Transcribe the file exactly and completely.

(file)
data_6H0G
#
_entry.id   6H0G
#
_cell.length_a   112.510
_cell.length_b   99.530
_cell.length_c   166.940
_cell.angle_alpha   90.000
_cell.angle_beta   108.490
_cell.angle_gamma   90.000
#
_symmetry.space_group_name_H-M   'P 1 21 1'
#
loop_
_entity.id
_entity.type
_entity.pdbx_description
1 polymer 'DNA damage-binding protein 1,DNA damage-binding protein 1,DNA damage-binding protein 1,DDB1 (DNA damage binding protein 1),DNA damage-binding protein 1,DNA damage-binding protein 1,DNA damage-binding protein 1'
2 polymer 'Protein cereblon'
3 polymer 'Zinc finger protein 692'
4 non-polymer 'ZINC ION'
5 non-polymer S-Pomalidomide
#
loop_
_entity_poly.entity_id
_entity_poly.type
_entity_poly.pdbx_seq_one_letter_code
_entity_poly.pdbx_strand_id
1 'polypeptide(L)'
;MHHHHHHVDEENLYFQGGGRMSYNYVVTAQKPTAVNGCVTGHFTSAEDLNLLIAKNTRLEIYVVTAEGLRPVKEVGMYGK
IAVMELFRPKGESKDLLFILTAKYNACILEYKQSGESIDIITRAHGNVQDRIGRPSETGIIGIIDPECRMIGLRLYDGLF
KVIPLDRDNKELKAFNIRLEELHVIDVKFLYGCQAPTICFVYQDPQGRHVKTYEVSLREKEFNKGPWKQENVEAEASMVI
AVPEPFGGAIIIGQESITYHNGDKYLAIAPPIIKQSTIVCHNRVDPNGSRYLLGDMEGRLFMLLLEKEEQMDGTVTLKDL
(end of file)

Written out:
data_6H0G
#
_entry.id   6H0G
#
_cell.length_a   112.510
_cell.length_b   99.530
_cell.length_c   166.940
_cell.angle_alpha   90.000
_cell.angle_beta   108.490
_cell.angle_gamma   90.000
#
_symmetry.space_group_name_H-M   'P 1 21 1'
#
loop_
_entity.id
_entity.type
_entity.pdbx_description
1 polymer 'DNA damage-binding protein 1,DNA damage-binding protein 1,DNA damage-binding protein 1,DDB1 (DNA damage binding protein 1),DNA damage-binding protein 1,DNA damage-binding protein 1,DNA damage-binding protein 1'
2 polymer 'Protein cereblon'
3 polymer 'Zinc finger protein 692'
4 non-polymer 'ZINC ION'
5 non-polymer S-Pomalidomide
#
loop_
_entity_poly.entity_id
_entity_poly.type
_entity_poly.pdbx_seq_one_letter_code
_entity_poly.pdbx_strand_id
1 'polypeptide(L)'
;MHHHHHHVDEENLYFQGGGRMSYNYVVTAQKPTAVNGCVTGHFTSAEDLNLLIAKNTRLEIYVVTAEGLRPVKEVGMYGK
IAVMELFRPKGESKDLLFILTAKYNACILEYKQSGESIDIITRAHGNVQDRIGRPSETGIIGIIDPECRMIGLRLYDGLF
KVIPLDRDNKELKAFNIRLEELHVIDVKFLYGCQAPTICFVYQDPQGRHVKTYEVSLREKEFNKGPWKQENVEAEASMVI
AVPEPFGGAIIIGQESITYHNGDKYLAIAPPIIKQSTIVCHNRVDPNGSRYLLGDMEGRLFMLLLEKEEQMDGTVTLKDL